The Seattle Sounders a few months ago stood in rarefied air. At the top of the Concacaf mountain, they looked around and saw no other MLS teams. They defeated Pumas over two legs to cap off their Concacaf Champions League run and become the first MLS team to win the most-coveted club trophy in North American soccer. It was a spectacular achievement that the Sounders and their fans will celebrate for years, decades, centuries; they’ll always be the first.
We’re all very happy for them. But the Sounders have also lost their last three matches, being shutout in all of them. To be fair to them, the first was a home game against their rivals, the Portland Timbers. The second was a road game against Nashville SC who have proven to be one of the toughest outs on their home pitch. The third, last weekend, was at Chicago against Gabriel Slonina who last season became the youngest goalkeeper in MLS history at 17 years and 81 days old. The 6’4 18-year-old has also been linked to moves overseas with clubs like Chelsea and Real Madrid.
All in all, they’ve had a tough go of it. Two road games, one rivalry match. They’ll probably be relieved to be back at home, and motivated to get a result just to keep pace with the Western Conference. It could be part of the fabled CCL slump that some teams endure after deep runs in the tournament, or it could just be a slump during the dog days of summer.
To make matters worse, the Sounders have been dealing with injuries that are depleting the roster. Their maestro in the midfield, Joao Paulo is done for the year after tearing his ACL in the CCL Final against Pumas. A guy who was tabbed to replace him, Obed Vargas, literally broke his back and has been unavailable. Raul Ruidiaz has been in and out of the lineup. When he’s healthy, he scores; he just isn’t always healthy. Their goalkeeper Stefan Frei is/was in the league’s health and safety protocols. It’s tough sledding for Brian Schmetzer’s crew.
Here’s what the Rapids can do Saturday night in downtown Seattle to pick up their second win at Lumen Field.
Many of the Rapids’ recent goals have come from the wings where they’re finished by strikers in the middle. Diego Rubio’s goal Saturday night was on a counter where Jonathan Lewis was wide and fed it to Rubio at the top of the box. The goal before that, Zardes against Orlando, was a low cross driven across the deck that Zardes redirected to the net. Seattle play with a pair of wingbacks who like to be aggressive, sometimes too aggressive. If the Rapids let their wingers do the work, they could have ample crossing opportunities to Zardes and Rubio. And even if it’s not them, they’ve found some success crossing the ball into Lalas Abubakar when he’s in the attacking area.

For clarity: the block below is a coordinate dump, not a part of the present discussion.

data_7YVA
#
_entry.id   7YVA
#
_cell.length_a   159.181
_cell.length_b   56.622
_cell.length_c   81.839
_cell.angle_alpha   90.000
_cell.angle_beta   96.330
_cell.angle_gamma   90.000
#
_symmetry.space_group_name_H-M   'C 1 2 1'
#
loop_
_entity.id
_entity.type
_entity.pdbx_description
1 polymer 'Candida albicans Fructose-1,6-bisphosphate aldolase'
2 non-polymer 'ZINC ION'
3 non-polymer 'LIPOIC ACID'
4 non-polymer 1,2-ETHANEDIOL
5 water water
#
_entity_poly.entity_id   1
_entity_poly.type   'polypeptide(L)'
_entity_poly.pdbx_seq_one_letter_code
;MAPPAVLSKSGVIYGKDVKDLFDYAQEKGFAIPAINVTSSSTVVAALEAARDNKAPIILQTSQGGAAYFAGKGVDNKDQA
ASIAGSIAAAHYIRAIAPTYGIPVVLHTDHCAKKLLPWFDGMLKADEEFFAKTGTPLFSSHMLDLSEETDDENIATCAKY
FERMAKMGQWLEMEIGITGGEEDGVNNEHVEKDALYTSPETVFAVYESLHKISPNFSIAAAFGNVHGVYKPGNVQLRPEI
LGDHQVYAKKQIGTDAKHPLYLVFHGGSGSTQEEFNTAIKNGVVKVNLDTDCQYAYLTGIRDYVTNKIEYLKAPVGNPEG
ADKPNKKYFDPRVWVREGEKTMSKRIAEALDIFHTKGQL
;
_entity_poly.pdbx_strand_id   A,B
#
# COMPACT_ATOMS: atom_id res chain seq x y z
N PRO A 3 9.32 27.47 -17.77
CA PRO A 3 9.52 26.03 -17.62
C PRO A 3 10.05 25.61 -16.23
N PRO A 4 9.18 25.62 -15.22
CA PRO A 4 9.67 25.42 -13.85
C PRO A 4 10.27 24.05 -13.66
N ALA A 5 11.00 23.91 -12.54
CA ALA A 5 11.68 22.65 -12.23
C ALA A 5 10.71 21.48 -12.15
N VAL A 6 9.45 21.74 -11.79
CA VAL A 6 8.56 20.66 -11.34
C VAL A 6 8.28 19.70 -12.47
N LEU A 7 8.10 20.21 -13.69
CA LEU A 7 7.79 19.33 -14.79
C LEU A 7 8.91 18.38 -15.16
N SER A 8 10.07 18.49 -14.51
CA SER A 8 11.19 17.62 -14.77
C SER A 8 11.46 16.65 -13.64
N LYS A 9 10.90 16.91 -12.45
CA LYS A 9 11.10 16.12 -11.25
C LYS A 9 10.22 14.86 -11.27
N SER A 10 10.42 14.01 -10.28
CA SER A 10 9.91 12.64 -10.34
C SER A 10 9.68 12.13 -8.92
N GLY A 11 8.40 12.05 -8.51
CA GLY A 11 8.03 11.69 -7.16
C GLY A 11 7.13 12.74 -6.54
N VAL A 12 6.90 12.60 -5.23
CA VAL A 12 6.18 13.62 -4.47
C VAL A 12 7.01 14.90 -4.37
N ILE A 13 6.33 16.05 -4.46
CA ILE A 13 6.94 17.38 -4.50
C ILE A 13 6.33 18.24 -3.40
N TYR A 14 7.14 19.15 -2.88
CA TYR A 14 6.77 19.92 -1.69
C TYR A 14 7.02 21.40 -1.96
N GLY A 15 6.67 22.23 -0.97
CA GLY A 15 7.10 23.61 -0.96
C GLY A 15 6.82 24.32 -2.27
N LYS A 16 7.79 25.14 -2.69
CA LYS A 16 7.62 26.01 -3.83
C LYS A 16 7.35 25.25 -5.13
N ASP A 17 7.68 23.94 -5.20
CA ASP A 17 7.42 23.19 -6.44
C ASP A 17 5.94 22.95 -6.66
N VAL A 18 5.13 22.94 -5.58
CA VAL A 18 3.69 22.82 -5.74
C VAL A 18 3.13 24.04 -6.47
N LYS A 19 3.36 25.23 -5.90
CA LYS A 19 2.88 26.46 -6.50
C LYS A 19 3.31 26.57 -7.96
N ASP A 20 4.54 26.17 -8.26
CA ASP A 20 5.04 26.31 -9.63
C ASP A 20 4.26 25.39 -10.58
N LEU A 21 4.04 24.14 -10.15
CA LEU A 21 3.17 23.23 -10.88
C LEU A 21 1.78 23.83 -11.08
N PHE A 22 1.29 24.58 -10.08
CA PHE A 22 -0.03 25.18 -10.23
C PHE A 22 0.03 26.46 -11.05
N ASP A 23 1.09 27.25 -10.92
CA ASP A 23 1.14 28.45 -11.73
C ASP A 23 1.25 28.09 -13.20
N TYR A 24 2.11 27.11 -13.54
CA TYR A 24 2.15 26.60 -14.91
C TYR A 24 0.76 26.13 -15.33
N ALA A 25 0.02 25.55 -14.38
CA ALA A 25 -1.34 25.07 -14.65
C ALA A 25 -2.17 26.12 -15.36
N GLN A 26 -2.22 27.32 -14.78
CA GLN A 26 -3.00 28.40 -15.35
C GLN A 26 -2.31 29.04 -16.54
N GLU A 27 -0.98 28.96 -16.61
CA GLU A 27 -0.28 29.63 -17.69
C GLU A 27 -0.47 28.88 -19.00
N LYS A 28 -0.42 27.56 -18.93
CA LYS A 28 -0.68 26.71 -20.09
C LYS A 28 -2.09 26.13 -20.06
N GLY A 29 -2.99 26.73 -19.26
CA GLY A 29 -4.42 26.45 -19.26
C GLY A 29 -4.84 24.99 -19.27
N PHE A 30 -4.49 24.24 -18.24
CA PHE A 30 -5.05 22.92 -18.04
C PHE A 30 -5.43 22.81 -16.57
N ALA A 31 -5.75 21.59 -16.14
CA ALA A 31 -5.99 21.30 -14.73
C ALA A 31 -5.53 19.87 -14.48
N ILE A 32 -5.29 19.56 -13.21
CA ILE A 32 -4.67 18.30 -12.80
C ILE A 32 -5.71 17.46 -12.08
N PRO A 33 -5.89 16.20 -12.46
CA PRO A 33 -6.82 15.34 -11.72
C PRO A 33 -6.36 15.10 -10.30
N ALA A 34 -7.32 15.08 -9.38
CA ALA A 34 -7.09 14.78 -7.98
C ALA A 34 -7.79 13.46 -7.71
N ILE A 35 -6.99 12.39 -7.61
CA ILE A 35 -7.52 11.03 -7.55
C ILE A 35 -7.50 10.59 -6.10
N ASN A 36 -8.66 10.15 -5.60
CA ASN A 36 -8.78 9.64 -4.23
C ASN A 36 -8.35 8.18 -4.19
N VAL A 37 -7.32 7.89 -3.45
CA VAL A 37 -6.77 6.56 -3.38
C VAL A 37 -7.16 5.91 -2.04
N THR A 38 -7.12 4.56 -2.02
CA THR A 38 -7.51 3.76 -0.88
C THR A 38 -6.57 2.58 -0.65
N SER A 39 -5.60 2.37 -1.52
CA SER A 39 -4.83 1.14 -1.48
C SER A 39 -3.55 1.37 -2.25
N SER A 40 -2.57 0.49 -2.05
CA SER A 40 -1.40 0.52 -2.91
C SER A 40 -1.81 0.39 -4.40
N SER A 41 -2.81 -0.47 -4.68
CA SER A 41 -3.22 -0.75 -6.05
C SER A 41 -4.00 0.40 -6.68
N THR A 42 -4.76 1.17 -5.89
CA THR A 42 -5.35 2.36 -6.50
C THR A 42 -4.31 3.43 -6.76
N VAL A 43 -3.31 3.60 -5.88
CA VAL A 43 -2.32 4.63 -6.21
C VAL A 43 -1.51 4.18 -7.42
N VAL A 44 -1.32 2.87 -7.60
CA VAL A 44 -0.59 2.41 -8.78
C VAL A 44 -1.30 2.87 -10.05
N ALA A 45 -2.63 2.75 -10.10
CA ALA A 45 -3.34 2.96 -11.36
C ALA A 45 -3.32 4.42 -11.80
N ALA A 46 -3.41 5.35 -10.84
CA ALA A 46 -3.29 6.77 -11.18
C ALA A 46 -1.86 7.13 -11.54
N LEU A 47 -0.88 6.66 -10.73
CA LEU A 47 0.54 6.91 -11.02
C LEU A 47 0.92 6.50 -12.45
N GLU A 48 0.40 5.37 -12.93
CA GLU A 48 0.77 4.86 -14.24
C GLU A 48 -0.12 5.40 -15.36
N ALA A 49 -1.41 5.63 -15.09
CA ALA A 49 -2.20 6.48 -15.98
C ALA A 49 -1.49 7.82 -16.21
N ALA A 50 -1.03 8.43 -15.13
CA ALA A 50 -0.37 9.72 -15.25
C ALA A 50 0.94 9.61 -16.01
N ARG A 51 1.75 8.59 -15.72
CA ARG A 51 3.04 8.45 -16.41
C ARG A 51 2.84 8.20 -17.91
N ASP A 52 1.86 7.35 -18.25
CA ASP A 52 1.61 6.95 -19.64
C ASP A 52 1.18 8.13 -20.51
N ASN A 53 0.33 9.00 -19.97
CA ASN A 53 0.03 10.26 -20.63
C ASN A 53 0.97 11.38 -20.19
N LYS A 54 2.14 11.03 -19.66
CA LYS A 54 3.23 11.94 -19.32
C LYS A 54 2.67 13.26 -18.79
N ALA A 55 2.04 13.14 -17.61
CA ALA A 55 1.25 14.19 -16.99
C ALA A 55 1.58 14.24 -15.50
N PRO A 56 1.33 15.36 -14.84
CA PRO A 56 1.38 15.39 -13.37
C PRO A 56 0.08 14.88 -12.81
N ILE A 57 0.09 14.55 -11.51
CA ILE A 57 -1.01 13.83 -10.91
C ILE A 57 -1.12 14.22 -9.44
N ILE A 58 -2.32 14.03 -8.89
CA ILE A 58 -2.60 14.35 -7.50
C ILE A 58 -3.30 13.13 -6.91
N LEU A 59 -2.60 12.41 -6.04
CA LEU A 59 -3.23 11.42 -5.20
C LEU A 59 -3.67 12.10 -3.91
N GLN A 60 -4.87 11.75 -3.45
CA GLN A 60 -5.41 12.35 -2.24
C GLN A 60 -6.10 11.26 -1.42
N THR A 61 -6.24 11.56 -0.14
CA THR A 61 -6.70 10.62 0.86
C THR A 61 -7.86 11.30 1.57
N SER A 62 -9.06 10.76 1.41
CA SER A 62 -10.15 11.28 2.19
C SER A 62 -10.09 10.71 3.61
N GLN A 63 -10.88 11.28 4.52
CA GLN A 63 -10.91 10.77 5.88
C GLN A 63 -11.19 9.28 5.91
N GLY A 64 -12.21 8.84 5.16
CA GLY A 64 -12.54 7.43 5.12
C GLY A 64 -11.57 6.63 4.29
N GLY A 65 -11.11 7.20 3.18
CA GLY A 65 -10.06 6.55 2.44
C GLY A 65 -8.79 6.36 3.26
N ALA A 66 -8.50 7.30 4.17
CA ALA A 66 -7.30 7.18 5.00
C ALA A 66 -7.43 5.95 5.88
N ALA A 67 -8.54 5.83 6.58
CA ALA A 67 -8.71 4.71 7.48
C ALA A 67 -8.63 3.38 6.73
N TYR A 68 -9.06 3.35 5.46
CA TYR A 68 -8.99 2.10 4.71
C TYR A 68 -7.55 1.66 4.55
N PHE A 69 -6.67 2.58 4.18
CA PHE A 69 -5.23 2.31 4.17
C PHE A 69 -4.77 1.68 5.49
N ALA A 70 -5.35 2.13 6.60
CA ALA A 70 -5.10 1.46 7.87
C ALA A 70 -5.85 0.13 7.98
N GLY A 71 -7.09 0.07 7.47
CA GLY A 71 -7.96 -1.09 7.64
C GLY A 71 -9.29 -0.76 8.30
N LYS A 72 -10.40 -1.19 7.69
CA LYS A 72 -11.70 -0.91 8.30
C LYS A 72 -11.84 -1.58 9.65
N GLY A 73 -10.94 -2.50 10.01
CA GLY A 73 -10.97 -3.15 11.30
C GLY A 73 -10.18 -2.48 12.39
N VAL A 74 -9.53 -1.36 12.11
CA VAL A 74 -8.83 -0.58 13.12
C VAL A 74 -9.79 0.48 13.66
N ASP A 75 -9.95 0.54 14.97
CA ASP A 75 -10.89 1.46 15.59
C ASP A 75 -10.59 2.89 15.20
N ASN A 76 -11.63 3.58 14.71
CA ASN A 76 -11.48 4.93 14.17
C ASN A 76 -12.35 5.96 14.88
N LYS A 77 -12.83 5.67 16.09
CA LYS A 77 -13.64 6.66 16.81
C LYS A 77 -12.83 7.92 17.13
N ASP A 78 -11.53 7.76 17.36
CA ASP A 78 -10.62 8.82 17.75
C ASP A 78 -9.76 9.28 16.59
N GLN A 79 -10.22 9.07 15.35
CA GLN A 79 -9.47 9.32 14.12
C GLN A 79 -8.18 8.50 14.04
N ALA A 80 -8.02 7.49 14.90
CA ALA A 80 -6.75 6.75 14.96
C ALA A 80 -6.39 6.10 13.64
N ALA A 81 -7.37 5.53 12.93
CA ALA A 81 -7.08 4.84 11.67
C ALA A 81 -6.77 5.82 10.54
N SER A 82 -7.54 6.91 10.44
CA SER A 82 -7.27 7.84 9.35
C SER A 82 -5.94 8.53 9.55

Expect Attacking Aggression
Given the absences of Paulo and Vargas, the Sounders have had to shake up their midfield. Last weekend against Chicago, Albert Rusnak played in the midfield alongside Danny Leyva. Rusnak is an attack-minded midfielder who wants to be given license to patrol whatever part of the pitch he wants. He has a great soccer mind, and he reacts to what he sees. That attacking expeditionary mindset can sometimes leave gaps in behind him. And that leaves the 19 year old Leyva to handle things in the midfield. Paulo played at an MVP level in 2021, so it wouldn’t have mattered who replaced him, they’d have struggled to replicate his performances. Combine that with a sense of urgency to score and win, I think the Sounders are going to come out of the gates with their hair on fire. The Rapids need defensive consistency and then lethal counter attacks.
5-2-3?4-3-3? They'll Adapt
The Rapids officially moved defender Auston Trusty to Arsenal before the road game against Real Salt Lake. That was three games ago. It’s a small sample size but they’ve gone unbeaten and have a shutout to their credit in those three games. It doesn’t seem to matter what the Rapids do with their formation, the guys don’t just find a way to make it work, they thrive. Maybe another center back becomes serviceable down the stretch and they revert to three at the back, but if they don’t, Wilson and Abubakar have acquitted themselves well. And the extra man in the midfield has helped the attack. Bryan Acosta has roamed the middle of the park, keeping tabs on everybody and everything within 40 yards of him. Then Rubio, Max, Priso, Warner have a little more flexibility to do their jobs. Sometimes their jobs are alongside Acosta, and sometimes they’re like Rubio pushing up the field and being the brains of the Rapids attack.